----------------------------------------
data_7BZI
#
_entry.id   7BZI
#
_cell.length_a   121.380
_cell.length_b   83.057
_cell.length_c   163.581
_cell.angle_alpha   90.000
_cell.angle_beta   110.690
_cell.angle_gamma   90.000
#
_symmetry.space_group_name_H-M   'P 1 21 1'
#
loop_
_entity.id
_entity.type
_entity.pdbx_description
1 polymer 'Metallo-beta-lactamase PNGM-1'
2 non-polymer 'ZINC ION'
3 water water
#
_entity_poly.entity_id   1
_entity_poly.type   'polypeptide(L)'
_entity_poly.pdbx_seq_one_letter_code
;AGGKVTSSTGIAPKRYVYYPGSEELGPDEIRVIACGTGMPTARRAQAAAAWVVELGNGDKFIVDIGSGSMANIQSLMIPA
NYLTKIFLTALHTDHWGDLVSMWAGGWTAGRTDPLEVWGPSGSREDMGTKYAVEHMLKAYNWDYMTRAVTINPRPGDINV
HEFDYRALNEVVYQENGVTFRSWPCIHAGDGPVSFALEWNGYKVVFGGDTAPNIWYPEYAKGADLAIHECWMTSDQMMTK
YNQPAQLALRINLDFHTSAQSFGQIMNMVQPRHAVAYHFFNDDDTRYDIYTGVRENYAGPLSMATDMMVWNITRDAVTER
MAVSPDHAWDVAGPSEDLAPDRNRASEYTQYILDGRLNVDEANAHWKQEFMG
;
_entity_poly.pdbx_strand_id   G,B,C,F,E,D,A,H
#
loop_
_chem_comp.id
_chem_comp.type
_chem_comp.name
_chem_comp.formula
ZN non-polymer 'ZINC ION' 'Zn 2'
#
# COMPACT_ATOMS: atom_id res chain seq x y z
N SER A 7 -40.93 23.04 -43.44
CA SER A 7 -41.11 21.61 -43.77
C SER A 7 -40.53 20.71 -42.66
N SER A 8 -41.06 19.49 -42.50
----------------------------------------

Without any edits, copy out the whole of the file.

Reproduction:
data_7BZI
#
_entry.id   7BZI
#
_cell.length_a   121.380
_cell.length_b   83.057
_cell.length_c   163.581
_cell.angle_alpha   90.000
_cell.angle_beta   110.690
_cell.angle_gamma   90.000
#
_symmetry.space_group_name_H-M   'P 1 21 1'
#
loop_
_entity.id
_entity.type
_entity.pdbx_description
1 polymer 'Metallo-beta-lactamase PNGM-1'
2 non-polymer 'ZINC ION'
3 water water
#
_entity_poly.entity_id   1
_entity_poly.type   'polypeptide(L)'
_entity_poly.pdbx_seq_one_letter_code
;AGGKVTSSTGIAPKRYVYYPGSEELGPDEIRVIACGTGMPTARRAQAAAAWVVELGNGDKFIVDIGSGSMANIQSLMIPA
NYLTKIFLTALHTDHWGDLVSMWAGGWTAGRTDPLEVWGPSGSREDMGTKYAVEHMLKAYNWDYMTRAVTINPRPGDINV
HEFDYRALNEVVYQENGVTFRSWPCIHAGDGPVSFALEWNGYKVVFGGDTAPNIWYPEYAKGADLAIHECWMTSDQMMTK
YNQPAQLALRINLDFHTSAQSFGQIMNMVQPRHAVAYHFFNDDDTRYDIYTGVRENYAGPLSMATDMMVWNITRDAVTER
MAVSPDHAWDVAGPSEDLAPDRNRASEYTQYILDGRLNVDEANAHWKQEFMG
;
_entity_poly.pdbx_strand_id   G,B,C,F,E,D,A,H
#
loop_
_chem_comp.id
_chem_comp.type
_chem_comp.name
_chem_comp.formula
ZN non-polymer 'ZINC ION' 'Zn 2'
#
# COMPACT_ATOMS: atom_id res chain seq x y z
N SER A 7 -40.93 23.04 -43.44
CA SER A 7 -41.11 21.61 -43.77
C SER A 7 -40.53 20.71 -42.66
N SER A 8 -41.06 19.49 -42.50